Finally, we must disavow ourselves of the “hero cop” narrative that is so firmly rooted in our socio-legal psyche. It is true that many police officers engage in difficult tasks every day, but whether they should be categorized as heroes is seriously being called into question. According to David Feige, policing, as either an institution or a job, is not that heroic at all; in fact, it does not even “crack the top-10 list of most dangerous jobs.” Rather, policing has been intricately woven into our social discourse through a very carefully constructed narrative performed by the police union. More dangerously, Feige states, “the hero cop is also used to legitimize brutality as necessary, justify policies that favor the police, and punish anyone who dares to question police tactics or oppose the union's agenda.” As we have learned from Critical Race Theory, the ideology that there are immutable traits or that there are essential characteristics associated with a group of people distracts us from our ability to admit and accept that police officers are humans who make value-based judgments utilizing the same implicit bias and social norms as everyone else.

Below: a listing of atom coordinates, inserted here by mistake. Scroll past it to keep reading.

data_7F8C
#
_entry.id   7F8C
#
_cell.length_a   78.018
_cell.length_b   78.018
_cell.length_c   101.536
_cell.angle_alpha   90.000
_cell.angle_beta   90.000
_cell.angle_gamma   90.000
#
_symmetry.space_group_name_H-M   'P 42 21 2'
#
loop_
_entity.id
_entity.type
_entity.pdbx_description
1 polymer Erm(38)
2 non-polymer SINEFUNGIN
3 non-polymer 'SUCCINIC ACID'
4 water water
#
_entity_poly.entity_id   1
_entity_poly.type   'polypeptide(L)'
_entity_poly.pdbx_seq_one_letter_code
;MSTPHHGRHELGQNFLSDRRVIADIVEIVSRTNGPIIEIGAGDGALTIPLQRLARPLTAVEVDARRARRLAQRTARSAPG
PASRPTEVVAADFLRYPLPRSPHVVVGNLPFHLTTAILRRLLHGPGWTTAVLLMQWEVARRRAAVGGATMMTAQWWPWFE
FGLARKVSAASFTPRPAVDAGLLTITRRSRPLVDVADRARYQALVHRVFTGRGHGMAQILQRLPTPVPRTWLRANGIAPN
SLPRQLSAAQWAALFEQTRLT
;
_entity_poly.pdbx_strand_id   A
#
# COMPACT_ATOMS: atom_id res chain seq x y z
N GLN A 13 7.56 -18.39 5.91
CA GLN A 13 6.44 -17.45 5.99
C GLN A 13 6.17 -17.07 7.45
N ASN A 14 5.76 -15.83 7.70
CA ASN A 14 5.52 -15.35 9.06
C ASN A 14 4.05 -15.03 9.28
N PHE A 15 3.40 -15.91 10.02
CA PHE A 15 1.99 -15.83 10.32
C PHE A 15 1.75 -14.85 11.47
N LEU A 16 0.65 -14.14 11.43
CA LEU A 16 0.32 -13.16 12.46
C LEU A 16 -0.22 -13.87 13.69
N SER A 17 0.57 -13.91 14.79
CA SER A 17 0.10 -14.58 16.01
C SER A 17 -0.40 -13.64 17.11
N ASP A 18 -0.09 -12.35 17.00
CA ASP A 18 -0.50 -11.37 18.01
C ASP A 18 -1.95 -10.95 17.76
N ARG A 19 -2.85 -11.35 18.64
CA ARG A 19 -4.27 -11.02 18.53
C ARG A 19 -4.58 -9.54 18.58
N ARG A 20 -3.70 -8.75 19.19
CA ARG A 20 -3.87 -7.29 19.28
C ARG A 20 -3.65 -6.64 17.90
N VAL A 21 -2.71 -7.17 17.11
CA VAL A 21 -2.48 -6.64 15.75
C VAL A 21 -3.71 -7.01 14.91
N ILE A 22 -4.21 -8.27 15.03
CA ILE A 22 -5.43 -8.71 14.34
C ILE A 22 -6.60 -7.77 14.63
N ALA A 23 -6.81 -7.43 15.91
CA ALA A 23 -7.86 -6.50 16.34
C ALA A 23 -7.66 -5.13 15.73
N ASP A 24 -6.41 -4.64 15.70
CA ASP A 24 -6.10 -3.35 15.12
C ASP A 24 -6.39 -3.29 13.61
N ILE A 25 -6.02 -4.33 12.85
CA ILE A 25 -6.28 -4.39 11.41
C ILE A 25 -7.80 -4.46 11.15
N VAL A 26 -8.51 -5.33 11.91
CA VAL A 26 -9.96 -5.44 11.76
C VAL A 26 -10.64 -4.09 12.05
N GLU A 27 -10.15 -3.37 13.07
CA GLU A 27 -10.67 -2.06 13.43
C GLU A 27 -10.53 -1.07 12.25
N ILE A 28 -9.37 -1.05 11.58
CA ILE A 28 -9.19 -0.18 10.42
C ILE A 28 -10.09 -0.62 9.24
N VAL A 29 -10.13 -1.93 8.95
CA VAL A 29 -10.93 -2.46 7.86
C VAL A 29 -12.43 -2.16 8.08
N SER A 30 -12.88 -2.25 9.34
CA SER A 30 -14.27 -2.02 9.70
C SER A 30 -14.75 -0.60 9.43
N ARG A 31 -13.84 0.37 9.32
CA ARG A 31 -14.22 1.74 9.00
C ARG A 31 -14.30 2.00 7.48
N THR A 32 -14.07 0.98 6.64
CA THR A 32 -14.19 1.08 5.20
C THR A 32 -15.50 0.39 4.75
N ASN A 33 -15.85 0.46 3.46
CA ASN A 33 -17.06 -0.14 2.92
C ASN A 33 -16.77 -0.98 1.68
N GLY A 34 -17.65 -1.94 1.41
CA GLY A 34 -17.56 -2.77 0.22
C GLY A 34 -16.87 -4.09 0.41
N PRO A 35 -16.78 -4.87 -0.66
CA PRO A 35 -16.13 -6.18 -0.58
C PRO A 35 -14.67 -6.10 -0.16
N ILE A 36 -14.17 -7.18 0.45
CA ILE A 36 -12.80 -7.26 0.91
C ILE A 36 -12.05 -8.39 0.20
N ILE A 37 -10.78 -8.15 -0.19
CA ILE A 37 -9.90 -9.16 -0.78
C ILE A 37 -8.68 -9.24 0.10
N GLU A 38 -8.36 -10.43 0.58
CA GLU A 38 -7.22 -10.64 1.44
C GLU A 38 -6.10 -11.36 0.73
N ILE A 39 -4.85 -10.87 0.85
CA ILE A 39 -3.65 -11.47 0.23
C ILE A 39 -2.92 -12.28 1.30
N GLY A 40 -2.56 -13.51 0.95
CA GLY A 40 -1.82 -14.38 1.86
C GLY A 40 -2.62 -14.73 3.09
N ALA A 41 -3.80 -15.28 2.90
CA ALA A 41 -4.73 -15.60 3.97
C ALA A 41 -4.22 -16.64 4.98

Only after we accept these three truths can we then honestly assess the state of the dis-union between the black community and the police fifty years after Moynihan's 1965 report. Rather than follow the popular notion that the election of America's first black president is indicia of our racial progress, we should instead closely examine Moynihan's concerns over black inequality as applied to the post-Obama era, particularly focusing on unconstitutional policing.

In his report, Moynihan pronounced that the legislative gains of the civil rights era, namely the Civil Rights of 1964 and the Voting Rights Act of 1965, end-capped the Civil Rights Movement. According to Moynihan, “[t]he demand of Negro Americans for full recognition of their civil rights was finally met.” Left undisturbed, however, was the future of social and structural reforms that addressed the deep inequalities that were not only a legacy of past racism, but also entrenched in all major institutions of American society. When Moynihan released his report in July 1965, he addressed what he believed would stifle progress for the Negro Family, viz., “the racist virus” in the American blood stream and the “unimaginable treatment” of black people at the hands of the American government.